A whistleblower who raised concerns that corrupt payments totalling many millions of pounds were being regularly paid to high-ranking Saudi officials to secure a huge defence deal for British defence company GPT Special Projects Management Limited (GPT) is taking legal action over his treatment since he went public with the expose.

Retired Royal Signals Officer, Ian Foxley was a senior executive at GPT, part of the multinational Airbus aerospace group, when he discovered that substantial payments were being paid to offshore accounts linked to high-ranking Saudis for no apparent reason.

Foxley’s case is that he escalated his concerns to senior officials at the Ministry of Defence (MOD), which reported his disclosures to GPT without his knowledge or consent. On learning of his disclosures, GPT’s Managing Director and the HR Director (a senior Saudi Princess) allegedly threatened to have him thrown in jail in Riyadh. These threats caused Ian Foxley to flee Saudi Arabia in fear of his safety. After returning to London, his contract with GPT was terminated and he was subsequently unable to obtain employment in the Defence industry.

A subsequent investigation by the Serious Fraud Office (SFO) led to GPT pleading guilty to an offence of corruption resulting in fines and confiscations totalling £28 million plus £2.2 million costs.

Two GPT employees who were accused of paying the bribes were also charged with corruption offences. On Wednesday 6 March, a jury acquitted Jeffrey Cook and John Mason after lawyers argued the payments had been authorised by the British and Saudi governments.

In court, the SFO claimed that the payments had been made to Prince Mit’eb bin Abdullah, a son of the late King Abdullah, and his associates to ensure that GPT continued to receive lucrative contracts from the Saudi Arabian National Guard, an elite military unit.

In his remarks at the sentencing of GPT in April 2021, which have only just been made public, Mr Justice Bryan said, “From 1982 it was known in HMG that all major government contracts in KSA involved large percentages paid to middlemen on behalf of Saudi individuals… It was decided that taking care of Prince Mit’eb should be a priority for any company dealing with the SANG (Saudi Arabia National Guard). That information was shared at a senior level in UK Government.”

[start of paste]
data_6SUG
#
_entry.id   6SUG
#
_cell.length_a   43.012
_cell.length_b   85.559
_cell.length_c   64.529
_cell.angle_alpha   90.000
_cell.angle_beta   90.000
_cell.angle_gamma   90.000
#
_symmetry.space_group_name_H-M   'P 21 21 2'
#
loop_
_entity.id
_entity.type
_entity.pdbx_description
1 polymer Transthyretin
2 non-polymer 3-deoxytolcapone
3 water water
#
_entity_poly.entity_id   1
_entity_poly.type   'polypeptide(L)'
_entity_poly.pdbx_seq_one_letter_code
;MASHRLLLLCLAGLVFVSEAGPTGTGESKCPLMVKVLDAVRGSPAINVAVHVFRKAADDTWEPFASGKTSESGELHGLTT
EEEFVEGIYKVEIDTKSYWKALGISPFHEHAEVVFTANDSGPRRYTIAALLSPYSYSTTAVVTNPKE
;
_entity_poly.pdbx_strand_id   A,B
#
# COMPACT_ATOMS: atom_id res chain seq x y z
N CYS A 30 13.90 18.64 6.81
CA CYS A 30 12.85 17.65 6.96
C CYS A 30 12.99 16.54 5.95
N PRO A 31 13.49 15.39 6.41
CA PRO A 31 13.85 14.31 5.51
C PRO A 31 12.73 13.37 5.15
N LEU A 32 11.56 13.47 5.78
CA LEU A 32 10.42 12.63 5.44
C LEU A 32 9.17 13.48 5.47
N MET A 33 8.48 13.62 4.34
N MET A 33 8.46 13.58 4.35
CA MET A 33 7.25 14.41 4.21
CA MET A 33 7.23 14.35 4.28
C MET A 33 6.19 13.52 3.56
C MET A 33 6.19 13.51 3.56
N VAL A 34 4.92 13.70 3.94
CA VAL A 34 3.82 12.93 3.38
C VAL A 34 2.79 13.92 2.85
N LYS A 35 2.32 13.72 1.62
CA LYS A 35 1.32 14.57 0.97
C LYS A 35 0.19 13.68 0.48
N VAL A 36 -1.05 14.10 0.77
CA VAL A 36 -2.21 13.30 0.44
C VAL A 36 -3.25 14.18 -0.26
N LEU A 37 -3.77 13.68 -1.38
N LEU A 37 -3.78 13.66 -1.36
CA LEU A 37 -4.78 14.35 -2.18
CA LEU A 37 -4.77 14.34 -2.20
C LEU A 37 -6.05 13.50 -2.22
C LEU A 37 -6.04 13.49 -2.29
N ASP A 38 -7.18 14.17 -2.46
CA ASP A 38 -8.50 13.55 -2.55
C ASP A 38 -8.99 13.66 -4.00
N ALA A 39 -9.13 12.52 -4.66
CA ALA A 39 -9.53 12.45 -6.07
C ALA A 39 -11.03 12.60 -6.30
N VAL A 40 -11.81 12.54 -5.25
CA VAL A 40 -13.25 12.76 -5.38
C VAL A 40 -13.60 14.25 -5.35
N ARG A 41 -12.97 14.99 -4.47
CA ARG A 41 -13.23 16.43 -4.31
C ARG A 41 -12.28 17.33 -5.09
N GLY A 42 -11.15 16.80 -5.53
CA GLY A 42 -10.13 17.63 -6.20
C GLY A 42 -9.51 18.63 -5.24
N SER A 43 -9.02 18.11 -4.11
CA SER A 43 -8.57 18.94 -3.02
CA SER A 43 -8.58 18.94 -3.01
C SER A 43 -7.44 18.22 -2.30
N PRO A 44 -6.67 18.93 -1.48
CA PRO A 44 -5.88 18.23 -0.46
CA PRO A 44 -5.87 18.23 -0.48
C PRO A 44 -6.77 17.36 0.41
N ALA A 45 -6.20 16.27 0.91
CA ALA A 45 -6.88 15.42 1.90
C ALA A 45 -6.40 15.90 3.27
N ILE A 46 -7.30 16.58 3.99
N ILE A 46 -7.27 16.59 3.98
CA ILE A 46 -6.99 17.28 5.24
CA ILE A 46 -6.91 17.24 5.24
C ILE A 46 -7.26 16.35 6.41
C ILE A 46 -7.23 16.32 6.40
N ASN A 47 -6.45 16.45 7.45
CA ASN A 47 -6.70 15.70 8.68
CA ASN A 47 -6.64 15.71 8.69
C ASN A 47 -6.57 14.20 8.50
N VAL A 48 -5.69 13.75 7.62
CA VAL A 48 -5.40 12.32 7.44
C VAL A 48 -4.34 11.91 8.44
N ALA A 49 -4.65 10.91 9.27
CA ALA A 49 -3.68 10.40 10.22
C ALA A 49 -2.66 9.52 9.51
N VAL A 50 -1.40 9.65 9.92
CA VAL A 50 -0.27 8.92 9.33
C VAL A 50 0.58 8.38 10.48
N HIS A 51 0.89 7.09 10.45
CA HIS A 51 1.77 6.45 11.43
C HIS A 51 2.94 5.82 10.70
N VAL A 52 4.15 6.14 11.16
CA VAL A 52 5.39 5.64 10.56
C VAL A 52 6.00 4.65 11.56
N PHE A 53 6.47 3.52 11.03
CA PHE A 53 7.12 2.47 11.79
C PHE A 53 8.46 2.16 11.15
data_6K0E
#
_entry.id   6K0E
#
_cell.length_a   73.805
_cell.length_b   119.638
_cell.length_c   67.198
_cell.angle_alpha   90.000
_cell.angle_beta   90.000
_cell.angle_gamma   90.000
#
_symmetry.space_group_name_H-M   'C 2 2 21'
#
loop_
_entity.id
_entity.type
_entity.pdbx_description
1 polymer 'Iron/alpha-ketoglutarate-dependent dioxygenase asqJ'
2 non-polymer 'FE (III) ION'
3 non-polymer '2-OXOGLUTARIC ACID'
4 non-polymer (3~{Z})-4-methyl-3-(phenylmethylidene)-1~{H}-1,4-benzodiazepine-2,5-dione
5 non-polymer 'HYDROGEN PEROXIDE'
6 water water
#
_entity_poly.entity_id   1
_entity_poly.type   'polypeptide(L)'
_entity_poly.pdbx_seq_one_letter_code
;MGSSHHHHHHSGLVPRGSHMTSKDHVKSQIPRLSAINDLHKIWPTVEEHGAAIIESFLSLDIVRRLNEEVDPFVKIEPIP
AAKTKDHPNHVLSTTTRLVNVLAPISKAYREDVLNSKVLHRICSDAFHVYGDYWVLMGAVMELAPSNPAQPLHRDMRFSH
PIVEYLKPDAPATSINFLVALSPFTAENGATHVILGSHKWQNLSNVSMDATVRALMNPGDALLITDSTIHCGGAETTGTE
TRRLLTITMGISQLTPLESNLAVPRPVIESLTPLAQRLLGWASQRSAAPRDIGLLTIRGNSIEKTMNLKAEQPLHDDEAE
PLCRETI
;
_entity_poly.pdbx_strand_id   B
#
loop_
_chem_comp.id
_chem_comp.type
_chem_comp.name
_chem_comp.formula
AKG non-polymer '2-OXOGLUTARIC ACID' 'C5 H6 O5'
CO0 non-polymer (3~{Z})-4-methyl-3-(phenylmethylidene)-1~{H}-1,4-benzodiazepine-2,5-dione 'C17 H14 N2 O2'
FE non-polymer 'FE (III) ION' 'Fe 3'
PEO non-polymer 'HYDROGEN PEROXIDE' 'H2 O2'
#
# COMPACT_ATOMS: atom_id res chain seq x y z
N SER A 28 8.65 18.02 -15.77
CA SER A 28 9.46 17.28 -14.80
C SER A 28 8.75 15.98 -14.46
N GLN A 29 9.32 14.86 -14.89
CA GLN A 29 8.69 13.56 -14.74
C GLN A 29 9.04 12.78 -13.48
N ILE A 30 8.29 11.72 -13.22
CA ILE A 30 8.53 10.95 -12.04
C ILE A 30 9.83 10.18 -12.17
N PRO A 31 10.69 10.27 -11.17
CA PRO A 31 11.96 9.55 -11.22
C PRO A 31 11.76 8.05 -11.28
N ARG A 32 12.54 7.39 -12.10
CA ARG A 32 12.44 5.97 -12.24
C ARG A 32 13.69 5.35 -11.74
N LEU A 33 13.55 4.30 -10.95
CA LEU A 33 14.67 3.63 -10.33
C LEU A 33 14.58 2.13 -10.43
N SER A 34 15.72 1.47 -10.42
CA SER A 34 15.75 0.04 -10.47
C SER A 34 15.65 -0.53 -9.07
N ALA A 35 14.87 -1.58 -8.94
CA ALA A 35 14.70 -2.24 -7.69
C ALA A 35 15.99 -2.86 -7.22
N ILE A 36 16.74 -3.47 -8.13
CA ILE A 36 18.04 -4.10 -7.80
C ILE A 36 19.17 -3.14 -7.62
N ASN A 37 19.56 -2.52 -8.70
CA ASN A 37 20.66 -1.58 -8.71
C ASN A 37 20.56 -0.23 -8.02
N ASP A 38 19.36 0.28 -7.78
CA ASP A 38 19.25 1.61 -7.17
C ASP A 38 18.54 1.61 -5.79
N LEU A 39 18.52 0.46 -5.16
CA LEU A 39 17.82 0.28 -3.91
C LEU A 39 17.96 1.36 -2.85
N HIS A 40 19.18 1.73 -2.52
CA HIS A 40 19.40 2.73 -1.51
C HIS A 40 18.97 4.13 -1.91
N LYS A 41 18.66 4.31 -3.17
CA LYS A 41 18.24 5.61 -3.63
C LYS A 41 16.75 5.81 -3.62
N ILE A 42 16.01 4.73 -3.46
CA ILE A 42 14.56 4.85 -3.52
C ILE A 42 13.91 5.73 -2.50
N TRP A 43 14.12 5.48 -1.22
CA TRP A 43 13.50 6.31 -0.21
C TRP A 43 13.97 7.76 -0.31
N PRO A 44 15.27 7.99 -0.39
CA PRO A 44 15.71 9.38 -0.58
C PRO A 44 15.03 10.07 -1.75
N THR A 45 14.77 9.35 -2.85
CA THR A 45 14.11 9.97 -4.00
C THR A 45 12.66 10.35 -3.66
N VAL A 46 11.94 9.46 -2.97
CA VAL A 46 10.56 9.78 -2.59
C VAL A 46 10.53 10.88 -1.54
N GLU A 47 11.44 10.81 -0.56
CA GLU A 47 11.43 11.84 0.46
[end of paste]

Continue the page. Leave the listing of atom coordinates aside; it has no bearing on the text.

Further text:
Lt Col Foxley is now taking legal action against the MOD, the Department of International Trade and GPT over the corruption and his treatment as a whistleblower since he raised his concerns.

Foxley said: “The weight of evidence that formed part of the recent trial shows how government departments and GPT facilitated corruption in the SANGCOM Project for more than 45 years. These actions neglected any thought for the moral and legal health of this country and our place on the international stage. This journey started 13 years ago for me when I raised concerns about corruption that I would not be part of. Do not underestimate the effect that has had on my life. The journey continues as I press ahead to hold GPT and the MOD responsible for the harm they’ve caused me, where they’ve consistently tried their hardest to conceal, obfuscate and block any access to the truth of what was really going on.”

Leigh Day partner Paul Dowling said: “It has taken more than a decade since Ian Foxley first raised his concerns, for the facts of this deep-seated corruption to come to light. Lt Col Foxley’s brave whistleblowing ultimately ensured that the British state recovered millions of pounds in fines from GPT, but meanwhile he has suffered irreparable financial and psychological harm, being repeatedly told his allegations were unfounded. GPT and the government departments responsible must now remedy this appalling treatment of an honest ex-serviceman whose life has been ruined for refusing to be complicit in corruption which was orchestrated and maintained at the highest levels of the British Government.”

* Source: Leigh Day